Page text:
Bruno Mussolini was born in Milan in Lombardy. His father, Benito Mussolini, was the editor of "The People of Italy" (Il Popolo d'Italia) newspaper before Bruno's birth and, on 22 April 1918, was away for the day in Genoa. Mussolini indicated to his wife that he did not want her to give birth before his return. In his words: "I don't want to be the last to be told again, as I was with Vittorio." That evening, the manager of the newspaper greeted Mussolini at the station with a broad grin and the words: "It's a boy."
In 1919, Bruno Mussolini caught diphtheria and his parents feared he would never recover. Soon after the doctors pronounced him out of danger, he suffered from a bronchial complaint. By this time, one-year-old Bruno's weight had dropped to about 15 pounds (6.8 kg).
As a young student, 9-year-old Bruno adeptly, if not correctly, answered a schoolteacher's question about grammar. An examiner is reported to have said: "Now Bruno, tell me what person one cannot command." In response, Bruno tactfully responded: "There are two persons one cannot command, the King and my father."
On 7 November 1938, Bruno married Gina Ruberti [nb 1] in Rome.[nb 2] His wife was the daughter of the head of the Ministry of Education's Contemporary Art Bureau. On 18 March 1940 in Rome, Bruno and his wife had their first child, a daughter, named Mariana.
In 1935, Bruno Mussolini joined the Royal Italian Air Force (Regia Aeronautica Italiana) and became a pilot. He flew for the Regia Aeronautica during the Second Italo-Ethiopian War. In September, before the Kingdom of Italy invaded the Ethiopian Empire, Air Sergeant Bruno Mussolini, 17, Air Second Lieutenant Vittorio Mussolini, 18, and Air Captain Count Nobile Galeazzo Ciano, 32, sailed from Naples to Africa aboard the MS Saturnia. After Ethiopia, Bruno also participated in the Spanish Civil War and World War II. Unlike his brother Vittorio, Bruno was considered to be a serious pilot. In addition to participating in various conflicts, Bruno was involved in setting flight airspeed records in a 1938 flight to Brazil.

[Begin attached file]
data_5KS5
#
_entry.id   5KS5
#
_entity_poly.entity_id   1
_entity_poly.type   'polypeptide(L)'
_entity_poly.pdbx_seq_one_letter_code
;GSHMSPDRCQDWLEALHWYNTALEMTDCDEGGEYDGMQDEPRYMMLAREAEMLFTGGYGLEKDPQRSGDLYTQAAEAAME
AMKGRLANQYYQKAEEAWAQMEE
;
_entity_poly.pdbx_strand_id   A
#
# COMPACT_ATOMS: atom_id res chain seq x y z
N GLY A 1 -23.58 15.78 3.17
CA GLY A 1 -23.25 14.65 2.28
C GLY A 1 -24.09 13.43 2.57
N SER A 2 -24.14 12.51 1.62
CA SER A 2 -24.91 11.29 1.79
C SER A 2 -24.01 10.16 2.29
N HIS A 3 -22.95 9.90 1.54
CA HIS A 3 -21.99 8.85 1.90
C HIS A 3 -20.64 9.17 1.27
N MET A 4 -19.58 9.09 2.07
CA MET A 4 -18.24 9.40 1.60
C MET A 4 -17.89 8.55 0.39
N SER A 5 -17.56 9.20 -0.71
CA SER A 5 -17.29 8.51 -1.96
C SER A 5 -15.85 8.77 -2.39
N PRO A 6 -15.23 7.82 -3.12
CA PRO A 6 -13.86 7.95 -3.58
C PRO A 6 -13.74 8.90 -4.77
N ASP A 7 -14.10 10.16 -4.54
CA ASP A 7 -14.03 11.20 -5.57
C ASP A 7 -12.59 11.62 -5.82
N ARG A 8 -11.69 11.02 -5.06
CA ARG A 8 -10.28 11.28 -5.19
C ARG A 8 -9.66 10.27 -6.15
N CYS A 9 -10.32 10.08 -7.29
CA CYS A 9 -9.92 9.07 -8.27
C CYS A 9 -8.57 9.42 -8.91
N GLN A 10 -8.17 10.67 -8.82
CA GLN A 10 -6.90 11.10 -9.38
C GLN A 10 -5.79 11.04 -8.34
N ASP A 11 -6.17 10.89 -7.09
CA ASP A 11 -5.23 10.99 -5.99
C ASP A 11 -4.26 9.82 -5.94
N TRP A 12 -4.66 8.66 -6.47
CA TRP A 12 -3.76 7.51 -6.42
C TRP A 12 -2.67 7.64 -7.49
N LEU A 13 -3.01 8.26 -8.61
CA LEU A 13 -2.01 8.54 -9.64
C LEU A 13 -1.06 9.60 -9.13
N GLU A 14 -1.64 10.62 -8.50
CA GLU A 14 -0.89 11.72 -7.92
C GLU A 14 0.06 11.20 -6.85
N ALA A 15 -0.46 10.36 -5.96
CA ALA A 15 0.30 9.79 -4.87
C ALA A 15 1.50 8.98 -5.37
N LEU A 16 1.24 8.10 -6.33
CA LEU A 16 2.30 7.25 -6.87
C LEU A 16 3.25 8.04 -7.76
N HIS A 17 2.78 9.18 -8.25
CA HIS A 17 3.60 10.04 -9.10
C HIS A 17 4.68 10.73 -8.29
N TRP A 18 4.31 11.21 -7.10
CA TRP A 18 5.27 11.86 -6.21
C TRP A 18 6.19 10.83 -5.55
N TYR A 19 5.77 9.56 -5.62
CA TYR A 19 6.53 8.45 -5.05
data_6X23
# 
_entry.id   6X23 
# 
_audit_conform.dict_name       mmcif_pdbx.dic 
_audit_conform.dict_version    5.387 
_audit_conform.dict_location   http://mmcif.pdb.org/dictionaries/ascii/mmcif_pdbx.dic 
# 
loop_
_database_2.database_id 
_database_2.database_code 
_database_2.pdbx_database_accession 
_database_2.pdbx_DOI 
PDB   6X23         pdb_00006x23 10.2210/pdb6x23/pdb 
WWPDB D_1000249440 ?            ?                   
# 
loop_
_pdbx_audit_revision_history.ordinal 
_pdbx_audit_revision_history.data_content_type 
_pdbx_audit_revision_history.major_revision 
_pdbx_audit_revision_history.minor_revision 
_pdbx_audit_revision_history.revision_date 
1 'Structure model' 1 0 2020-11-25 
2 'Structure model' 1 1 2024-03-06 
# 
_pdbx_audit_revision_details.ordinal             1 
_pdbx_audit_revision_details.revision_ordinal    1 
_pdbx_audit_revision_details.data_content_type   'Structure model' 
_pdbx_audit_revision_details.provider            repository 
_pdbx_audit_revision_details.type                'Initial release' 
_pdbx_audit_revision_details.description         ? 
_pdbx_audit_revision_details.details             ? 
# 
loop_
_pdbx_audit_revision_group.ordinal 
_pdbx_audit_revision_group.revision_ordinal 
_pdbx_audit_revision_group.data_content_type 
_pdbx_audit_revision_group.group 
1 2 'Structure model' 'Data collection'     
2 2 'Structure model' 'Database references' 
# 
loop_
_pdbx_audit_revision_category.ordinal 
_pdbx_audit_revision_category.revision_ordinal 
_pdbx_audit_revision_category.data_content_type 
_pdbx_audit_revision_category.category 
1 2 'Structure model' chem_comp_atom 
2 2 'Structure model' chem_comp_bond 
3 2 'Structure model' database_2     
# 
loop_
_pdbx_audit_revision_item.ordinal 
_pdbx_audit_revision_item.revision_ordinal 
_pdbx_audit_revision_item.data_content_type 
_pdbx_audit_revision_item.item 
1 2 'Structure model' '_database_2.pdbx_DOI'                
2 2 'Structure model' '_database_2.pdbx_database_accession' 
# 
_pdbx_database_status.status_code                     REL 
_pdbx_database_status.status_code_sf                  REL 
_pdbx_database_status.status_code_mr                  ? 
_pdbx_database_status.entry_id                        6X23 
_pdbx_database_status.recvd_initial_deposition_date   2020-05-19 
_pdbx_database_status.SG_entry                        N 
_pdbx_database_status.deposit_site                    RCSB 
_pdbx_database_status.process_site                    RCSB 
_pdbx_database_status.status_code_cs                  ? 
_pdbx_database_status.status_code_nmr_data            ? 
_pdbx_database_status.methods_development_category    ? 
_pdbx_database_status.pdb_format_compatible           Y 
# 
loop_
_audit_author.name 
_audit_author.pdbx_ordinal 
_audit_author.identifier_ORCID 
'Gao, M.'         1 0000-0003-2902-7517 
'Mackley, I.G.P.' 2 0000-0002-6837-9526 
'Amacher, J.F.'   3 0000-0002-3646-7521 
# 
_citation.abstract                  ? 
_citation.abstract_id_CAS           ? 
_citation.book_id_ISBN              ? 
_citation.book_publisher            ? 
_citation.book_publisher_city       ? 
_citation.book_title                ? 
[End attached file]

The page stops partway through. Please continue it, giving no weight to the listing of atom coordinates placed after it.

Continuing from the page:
On 7 August 1941, the 23-year-old Mussolini, commander of the 274a Squadriglia (274th Squadron), was flying in one of the prototypes of the "secret" Piaggio P.108B bomber, MM22003, near the San Giusto Airport in Pisa, when the aircraft flew too low and crashed into a house. The cockpit section was separated from the rest of the aircraft and Bruno Mussolini died of his injuries. The machine did not catch fire but was nevertheless totally destroyed in the impact. Five members of the crew were injured and three died, including Bruno. Benito Mussolini rushed to the Santa Chiara Hospital to be at the side of his dead son.
Bruno's death prompted his father to compose a booklet entitled "I Talk With Bruno" (Parlo con Bruno). The booklet implied timeless intimacy between the two and mixed Fascist, Catholic, and familial piety. However, the truth was that Benito Mussolini hardly knew Bruno.
- Benito Albino Mussolini – Bruno Mussolini's older half brother
- Vittorio Mussolini – Bruno Mussolini's older brother
- Romano Mussolini – Bruno Mussolini's younger brother
- István Horthy – son of Hungarian Regent Admiral Miklós Horthy, also died in an aircraft-related incident
- Mussolini/Zarca, Mussolini, p. 26
- Mussolini/Zarca, Mussolini, p. 40
- Time Magazine, Smart Bruno
- Time Magazine, Journalism is Life
- Bosworth, p.345
- Time Magazine,Bruno's Last Flight
- Time Magazine,With, Without or Against
- Time Magazine, Down in Flames
- Bignozzi 1986, p. 305
- Time Magazine,Bruno's Last Flight
- Bosworth, p. 346
- Miki Turner (18 November 2000). "'Ally' Creator Hopes Downey Jr. Helps Ratings". Chicago Tribune. Retrieved 15 September 2014.
- Bignozzi, Giorgio. "The Italian 'Fortress' (part 1)." Air International Vol. 31 No. 6, December 1986. p. 298-305, (part 2). Air International Vol. 32 No. 1, January 1987. p. 29-31, p. 47-49.
- Bosworth, R.J.B. (2005). Mussolini's Italy: Life Under the Fascist Dictatorship, 1915-1945. New York: Penguin Press. p. 692. ISBN 1-59420-078-5.
- Musolini, Rachele (1974). Mussolini: An Intimate Biography by His Widow (as told to Albert Zarca). New York: William Morrow. p. 291. ISBN 0-688-00266-8.